Racism, Crime And Policing In The Johnson-(Cummings)-Sewell/Dick Moment!

Wednesday Oct. 27, 6-9pm

Veteran community activist/historian Bro Cecil Gutzmore dissects Crime & Policing historically and in light of the Sewell Commission Report

This is a BTWSC/African Histories Revisited Open Voice Open Space presentation, where we facilitate spaces for pundits and commentators to have their say.
Now that the noise surrounding the Tony Sewell Commission on Race and Ethnic Disparities report for Boris Johnson’s government has quietened down, veteran community activist, historian and former university lecturer Bro Cecil Gutzmore, will provide a critical, analysis not only of the Sewell Commission report, but also the role of PM Boris Johnson, former PM aide Dominic Cummings and Metropolitan Police Commissioner Cressida Dick within Britain’s Crime & Policing narrative, and how that inter-plays with the British African communities.

This presentation will focus on the contrast and connection between the following:-

1. Claims/assertion by the Sewell Commission relating to “Crime & Policing”

1.1. This chapter aims to demonstrate what drives these disparities and propose ways of addressing them with a focus on 4 areas: [including] re-establishing mutual trust between communities and police service areas:

1.2. The data consistently highlights the over-representation of ethnic minority groups – both as perpetrators and victims – when it come s to hate crime, violent crime and drug-related offences. Police workforce diversity figures… remain low. Past injustices still loom large in perception of the police in for some ethnic minority Britons, especially Black Caribbean people.

2. Now historical remarks from within the Afrikan-Caribbean Community relating to “Crime & Policing”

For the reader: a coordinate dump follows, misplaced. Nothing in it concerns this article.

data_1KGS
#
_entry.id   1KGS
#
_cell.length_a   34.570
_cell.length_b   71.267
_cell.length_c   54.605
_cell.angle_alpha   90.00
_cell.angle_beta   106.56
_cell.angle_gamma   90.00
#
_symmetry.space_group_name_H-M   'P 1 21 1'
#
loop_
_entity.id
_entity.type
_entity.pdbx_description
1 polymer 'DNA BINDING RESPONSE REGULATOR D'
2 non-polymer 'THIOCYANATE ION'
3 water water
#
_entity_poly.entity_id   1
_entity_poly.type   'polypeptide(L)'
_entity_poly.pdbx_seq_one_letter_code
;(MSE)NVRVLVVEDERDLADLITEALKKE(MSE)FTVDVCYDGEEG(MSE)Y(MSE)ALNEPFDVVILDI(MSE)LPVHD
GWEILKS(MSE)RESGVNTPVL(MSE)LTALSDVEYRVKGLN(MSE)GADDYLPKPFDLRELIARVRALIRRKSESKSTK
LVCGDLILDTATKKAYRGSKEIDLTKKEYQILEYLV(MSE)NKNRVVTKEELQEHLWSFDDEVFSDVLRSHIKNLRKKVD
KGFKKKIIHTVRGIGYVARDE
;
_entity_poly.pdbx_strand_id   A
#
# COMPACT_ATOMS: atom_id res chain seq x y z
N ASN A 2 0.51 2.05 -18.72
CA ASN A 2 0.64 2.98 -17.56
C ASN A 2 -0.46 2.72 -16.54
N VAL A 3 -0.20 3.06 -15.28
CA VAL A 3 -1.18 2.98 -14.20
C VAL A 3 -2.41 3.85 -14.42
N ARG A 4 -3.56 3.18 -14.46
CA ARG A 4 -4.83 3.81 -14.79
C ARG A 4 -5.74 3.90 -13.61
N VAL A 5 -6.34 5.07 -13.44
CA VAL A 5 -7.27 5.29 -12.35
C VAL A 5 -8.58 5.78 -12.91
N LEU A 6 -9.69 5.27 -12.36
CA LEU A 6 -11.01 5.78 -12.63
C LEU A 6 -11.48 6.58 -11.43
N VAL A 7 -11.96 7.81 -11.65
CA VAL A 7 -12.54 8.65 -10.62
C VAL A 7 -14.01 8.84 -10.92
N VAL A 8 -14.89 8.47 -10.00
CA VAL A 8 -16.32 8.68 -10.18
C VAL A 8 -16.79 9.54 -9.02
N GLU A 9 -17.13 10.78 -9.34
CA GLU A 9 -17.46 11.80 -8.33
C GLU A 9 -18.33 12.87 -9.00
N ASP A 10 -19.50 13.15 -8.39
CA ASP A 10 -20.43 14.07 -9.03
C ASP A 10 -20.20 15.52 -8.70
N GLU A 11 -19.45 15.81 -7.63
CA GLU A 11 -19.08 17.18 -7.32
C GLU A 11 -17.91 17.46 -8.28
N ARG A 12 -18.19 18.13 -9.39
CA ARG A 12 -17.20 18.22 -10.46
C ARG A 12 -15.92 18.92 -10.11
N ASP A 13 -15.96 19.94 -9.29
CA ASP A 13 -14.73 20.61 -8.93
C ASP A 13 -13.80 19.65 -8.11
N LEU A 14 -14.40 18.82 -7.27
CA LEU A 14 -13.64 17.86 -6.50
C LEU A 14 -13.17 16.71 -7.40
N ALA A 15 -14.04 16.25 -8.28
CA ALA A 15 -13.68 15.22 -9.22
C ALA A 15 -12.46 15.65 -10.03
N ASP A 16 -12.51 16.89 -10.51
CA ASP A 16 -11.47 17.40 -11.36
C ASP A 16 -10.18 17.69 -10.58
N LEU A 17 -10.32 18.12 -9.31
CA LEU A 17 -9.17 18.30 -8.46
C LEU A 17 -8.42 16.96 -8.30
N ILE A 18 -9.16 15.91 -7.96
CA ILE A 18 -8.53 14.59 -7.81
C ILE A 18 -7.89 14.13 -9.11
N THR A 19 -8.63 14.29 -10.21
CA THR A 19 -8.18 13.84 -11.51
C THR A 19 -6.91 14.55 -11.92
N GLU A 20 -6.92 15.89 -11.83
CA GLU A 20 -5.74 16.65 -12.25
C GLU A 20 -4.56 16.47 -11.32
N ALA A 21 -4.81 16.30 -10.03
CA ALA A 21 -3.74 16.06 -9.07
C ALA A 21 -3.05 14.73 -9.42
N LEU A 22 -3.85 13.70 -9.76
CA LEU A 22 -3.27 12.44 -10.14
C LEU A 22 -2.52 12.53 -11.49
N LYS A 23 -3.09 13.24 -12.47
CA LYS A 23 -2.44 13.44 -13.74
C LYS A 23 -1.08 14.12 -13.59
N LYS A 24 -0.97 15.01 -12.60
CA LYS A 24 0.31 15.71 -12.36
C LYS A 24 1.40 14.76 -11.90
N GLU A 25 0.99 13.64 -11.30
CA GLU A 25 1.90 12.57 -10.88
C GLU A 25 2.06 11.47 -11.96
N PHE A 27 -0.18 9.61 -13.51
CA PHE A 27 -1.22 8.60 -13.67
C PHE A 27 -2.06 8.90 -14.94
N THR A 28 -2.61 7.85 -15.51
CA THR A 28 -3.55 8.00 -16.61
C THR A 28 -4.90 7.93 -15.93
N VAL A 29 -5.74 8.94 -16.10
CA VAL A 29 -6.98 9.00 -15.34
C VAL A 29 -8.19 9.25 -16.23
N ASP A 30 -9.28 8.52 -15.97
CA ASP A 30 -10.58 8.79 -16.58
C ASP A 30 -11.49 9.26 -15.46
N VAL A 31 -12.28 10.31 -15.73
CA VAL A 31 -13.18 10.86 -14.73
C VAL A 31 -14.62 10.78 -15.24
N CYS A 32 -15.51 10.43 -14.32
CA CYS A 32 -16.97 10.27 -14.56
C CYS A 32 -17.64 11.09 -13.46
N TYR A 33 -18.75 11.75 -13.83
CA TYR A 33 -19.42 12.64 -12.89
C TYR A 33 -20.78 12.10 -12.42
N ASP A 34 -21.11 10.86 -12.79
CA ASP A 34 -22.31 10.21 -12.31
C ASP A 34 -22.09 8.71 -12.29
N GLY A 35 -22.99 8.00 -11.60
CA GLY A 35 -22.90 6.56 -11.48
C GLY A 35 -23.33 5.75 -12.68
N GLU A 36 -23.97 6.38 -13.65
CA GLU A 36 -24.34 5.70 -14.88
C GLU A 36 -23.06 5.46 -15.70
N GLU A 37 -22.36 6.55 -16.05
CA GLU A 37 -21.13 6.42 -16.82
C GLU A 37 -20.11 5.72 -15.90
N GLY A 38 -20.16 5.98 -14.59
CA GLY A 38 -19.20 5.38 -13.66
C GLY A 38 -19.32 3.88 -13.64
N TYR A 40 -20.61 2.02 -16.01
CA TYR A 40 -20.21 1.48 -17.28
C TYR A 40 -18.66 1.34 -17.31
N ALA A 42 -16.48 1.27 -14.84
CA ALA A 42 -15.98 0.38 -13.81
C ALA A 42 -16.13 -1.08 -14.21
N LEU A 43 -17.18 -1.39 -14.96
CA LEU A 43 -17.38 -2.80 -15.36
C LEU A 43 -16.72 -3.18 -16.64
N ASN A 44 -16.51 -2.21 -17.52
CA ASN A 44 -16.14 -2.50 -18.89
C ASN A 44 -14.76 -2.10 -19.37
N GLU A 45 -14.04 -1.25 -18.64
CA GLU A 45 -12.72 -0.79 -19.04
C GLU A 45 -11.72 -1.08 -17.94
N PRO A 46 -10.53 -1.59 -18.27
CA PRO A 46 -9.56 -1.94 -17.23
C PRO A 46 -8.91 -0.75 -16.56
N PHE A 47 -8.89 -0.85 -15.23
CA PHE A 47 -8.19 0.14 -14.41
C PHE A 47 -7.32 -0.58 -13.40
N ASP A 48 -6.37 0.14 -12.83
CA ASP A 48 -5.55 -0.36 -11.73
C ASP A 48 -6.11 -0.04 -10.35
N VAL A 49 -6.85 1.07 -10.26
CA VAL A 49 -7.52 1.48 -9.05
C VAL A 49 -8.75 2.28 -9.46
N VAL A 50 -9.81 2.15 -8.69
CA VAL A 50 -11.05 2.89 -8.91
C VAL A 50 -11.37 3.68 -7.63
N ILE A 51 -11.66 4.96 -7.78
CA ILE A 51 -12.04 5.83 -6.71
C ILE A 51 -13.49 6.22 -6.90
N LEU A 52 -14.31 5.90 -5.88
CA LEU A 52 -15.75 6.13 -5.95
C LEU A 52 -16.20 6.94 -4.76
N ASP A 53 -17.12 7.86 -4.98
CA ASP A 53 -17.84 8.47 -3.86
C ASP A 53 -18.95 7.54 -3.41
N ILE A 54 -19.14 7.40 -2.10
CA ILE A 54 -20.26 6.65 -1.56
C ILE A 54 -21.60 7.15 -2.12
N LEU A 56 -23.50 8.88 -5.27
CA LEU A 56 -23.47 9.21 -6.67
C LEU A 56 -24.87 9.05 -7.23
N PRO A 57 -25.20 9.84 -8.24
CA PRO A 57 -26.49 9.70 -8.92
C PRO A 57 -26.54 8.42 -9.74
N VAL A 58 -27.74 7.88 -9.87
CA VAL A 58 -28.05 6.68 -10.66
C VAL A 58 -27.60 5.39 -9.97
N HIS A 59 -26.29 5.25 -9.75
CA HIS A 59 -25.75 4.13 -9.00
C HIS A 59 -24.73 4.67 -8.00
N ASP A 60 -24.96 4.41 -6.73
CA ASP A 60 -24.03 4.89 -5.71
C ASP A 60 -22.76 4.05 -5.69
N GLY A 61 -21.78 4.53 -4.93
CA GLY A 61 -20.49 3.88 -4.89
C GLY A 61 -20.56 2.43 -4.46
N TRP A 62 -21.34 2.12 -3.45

2.1. “… Stuart Hall reminded us that in the 1950s and ’60s the police were saying of the West Indian community that we were particularly law-abiding. As late as 1967 when I went to work in Lambeth, the Brixton police said that there were only two problems they had withWest Indians. First, the police wanted them to solve their domestic affairs, which as the police they could not do, and second black people had noisy parties at weekends! As far as crime was concerned the police reported no problem. I wonder if anybody would say such a thing about Brixton today. If that is so, it’s a powerful comment on what society has done to Black People between 1967 and 1986 [Not to mention 2020/21] if we believe what we are told, we have changed from a law-abiding set of people into people who commit crimes and are bursting to riot.”

By George Greaves in The Roots of Urban Unrest, J. Benton and J. Solomos, Editors, Pergamon Press, 1987, 99

The monstrously false nature of the narrative that racist Perfidious Albion has mobilised the

Askaris of the Dr Tony Sewell chaired Commission on Race and Ethnic Disparity is what is at state.

Cecil Gutzmore (August 2021)

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